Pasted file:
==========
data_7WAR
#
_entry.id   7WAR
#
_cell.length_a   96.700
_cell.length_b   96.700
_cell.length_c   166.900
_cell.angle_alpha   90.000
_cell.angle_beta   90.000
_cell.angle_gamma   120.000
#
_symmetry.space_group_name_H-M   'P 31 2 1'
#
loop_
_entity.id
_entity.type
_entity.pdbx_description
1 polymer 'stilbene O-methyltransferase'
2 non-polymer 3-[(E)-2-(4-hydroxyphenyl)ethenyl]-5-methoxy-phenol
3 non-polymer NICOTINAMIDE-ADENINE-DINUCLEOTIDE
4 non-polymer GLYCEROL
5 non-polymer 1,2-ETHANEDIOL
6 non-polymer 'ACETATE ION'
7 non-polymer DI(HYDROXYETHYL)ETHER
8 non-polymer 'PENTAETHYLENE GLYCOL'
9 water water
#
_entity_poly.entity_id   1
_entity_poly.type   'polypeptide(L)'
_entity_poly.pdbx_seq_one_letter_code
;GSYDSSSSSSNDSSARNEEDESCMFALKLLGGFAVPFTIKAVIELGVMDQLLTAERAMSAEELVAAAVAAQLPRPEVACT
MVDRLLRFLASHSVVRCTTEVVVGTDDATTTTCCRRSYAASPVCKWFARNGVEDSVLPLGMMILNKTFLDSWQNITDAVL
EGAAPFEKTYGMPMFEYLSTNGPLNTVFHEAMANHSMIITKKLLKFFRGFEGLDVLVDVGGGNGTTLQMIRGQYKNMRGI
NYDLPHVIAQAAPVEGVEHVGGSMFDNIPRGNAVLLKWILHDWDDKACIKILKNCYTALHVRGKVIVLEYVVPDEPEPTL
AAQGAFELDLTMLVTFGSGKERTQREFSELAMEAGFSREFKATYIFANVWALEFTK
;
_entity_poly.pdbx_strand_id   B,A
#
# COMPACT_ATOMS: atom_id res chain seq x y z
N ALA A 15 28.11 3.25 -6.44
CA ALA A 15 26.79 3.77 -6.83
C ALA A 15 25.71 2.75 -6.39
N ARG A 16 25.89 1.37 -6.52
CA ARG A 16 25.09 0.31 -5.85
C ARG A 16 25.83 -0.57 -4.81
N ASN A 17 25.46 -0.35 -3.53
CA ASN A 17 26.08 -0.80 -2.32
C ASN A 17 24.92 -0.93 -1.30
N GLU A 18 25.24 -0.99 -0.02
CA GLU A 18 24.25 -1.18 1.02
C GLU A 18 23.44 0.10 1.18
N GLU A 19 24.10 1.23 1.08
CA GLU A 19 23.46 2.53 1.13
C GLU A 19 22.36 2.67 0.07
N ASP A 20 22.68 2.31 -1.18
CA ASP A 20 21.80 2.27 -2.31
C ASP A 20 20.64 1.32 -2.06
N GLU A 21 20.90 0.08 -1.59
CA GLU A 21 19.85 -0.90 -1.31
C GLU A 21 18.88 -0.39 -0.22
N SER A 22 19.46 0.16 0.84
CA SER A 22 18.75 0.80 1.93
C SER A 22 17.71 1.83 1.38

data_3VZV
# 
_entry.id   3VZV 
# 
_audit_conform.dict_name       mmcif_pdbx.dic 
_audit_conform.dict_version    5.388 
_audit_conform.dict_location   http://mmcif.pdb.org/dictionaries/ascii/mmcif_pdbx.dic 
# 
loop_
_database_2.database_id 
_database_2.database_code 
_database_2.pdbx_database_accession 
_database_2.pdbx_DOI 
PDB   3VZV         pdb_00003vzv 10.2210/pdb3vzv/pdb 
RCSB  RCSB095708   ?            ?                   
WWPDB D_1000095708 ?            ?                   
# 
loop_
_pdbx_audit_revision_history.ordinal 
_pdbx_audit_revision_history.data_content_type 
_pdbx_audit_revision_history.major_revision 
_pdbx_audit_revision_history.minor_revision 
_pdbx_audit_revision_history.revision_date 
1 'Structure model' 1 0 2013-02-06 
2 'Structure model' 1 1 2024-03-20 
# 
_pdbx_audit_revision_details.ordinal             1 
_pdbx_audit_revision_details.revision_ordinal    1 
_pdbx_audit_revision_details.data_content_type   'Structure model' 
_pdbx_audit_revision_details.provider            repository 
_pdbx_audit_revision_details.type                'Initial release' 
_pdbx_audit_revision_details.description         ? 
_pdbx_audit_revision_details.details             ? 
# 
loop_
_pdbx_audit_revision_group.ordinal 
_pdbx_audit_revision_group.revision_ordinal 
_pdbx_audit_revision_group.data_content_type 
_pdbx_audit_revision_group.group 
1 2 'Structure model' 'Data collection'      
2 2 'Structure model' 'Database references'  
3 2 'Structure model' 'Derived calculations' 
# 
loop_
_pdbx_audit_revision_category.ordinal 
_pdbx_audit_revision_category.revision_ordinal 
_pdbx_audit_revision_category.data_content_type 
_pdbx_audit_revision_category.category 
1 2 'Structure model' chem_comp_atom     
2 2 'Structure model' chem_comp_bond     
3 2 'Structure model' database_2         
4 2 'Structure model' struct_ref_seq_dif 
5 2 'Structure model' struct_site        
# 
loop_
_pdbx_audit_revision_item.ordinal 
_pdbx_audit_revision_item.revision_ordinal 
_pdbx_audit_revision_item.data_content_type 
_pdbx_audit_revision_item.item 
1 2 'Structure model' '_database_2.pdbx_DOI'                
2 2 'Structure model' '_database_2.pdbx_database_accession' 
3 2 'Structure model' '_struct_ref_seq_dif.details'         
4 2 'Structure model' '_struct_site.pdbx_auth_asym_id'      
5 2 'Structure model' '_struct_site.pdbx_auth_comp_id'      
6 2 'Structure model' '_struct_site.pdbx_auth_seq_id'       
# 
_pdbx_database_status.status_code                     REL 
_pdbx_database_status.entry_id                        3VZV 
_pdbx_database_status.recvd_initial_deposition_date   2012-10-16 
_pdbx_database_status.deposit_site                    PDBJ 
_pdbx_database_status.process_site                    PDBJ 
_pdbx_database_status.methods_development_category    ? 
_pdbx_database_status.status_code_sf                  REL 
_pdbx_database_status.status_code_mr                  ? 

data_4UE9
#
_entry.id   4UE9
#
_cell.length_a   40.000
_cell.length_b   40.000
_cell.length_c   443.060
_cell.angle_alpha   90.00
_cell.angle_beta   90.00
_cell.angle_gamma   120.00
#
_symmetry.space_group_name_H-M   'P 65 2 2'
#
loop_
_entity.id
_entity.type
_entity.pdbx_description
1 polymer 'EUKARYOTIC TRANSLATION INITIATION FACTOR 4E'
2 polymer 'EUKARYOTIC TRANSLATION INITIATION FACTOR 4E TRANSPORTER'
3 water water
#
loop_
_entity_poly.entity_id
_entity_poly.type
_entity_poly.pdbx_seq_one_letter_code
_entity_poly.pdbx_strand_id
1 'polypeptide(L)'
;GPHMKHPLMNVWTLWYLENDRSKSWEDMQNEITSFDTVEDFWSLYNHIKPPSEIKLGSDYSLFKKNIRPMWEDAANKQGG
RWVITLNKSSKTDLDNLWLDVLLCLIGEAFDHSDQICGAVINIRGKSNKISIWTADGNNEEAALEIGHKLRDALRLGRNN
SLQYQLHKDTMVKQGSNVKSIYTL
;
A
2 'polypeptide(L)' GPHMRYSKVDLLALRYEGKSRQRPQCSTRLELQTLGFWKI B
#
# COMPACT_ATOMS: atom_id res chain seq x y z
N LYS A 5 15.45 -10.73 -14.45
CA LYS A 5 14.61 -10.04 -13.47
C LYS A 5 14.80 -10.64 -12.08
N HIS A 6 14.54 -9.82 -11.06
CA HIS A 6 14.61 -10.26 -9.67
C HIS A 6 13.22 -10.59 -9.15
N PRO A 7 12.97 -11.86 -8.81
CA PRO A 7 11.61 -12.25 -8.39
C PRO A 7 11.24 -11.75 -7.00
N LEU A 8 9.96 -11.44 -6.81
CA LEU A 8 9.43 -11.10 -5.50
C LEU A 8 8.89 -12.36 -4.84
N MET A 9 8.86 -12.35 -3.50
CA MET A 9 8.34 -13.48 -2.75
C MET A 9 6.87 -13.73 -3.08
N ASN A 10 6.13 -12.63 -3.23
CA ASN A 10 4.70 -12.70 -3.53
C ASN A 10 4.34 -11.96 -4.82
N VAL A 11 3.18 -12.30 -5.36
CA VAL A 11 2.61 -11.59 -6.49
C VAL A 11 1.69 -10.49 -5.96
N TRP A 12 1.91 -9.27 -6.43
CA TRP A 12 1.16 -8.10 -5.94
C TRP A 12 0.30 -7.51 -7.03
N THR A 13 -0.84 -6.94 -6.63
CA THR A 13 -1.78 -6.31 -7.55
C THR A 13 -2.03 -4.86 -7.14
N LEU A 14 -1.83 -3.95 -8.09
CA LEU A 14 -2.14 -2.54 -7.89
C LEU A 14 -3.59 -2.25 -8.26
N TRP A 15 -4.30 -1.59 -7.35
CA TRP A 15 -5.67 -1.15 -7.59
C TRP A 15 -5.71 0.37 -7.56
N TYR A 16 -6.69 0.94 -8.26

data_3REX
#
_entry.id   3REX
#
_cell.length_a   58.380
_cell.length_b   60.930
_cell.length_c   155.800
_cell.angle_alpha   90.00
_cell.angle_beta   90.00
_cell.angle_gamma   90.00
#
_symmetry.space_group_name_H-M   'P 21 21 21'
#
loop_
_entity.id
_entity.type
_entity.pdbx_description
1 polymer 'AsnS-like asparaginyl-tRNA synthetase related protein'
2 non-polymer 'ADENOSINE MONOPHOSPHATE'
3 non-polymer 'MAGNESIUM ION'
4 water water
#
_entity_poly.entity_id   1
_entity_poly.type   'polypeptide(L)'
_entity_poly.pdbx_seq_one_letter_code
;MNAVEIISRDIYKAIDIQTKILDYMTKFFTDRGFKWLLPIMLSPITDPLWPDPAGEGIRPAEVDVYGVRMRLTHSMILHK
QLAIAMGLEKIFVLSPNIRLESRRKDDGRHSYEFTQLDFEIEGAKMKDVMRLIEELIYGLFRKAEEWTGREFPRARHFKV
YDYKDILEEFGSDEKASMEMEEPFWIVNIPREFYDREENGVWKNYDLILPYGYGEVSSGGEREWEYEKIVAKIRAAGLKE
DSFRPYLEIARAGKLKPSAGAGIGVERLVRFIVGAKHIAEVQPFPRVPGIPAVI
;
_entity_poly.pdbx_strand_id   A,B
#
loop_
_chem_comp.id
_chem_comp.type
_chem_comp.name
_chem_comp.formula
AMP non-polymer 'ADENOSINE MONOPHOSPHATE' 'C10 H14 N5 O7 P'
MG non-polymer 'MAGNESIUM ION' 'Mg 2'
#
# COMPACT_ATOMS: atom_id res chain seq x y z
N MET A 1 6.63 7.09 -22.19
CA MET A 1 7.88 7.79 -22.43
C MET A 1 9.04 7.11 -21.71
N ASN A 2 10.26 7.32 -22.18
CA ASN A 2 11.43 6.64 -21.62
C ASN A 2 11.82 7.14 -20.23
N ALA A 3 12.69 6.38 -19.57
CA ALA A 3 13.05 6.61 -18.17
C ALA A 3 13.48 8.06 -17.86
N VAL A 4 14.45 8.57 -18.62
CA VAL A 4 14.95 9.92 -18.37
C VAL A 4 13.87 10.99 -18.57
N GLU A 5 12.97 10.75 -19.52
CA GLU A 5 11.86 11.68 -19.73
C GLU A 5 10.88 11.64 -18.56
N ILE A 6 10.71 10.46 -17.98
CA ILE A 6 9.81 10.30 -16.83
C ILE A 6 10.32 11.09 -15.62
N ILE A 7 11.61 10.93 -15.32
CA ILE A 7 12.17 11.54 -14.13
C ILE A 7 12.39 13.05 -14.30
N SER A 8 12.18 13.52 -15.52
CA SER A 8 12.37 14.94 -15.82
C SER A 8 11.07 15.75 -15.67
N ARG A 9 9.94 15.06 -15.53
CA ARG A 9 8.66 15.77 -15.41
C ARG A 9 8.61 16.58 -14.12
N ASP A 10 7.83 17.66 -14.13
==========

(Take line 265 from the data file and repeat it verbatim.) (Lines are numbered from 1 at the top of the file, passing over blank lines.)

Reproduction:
C ILE A 6 10.32 11.09 -15.62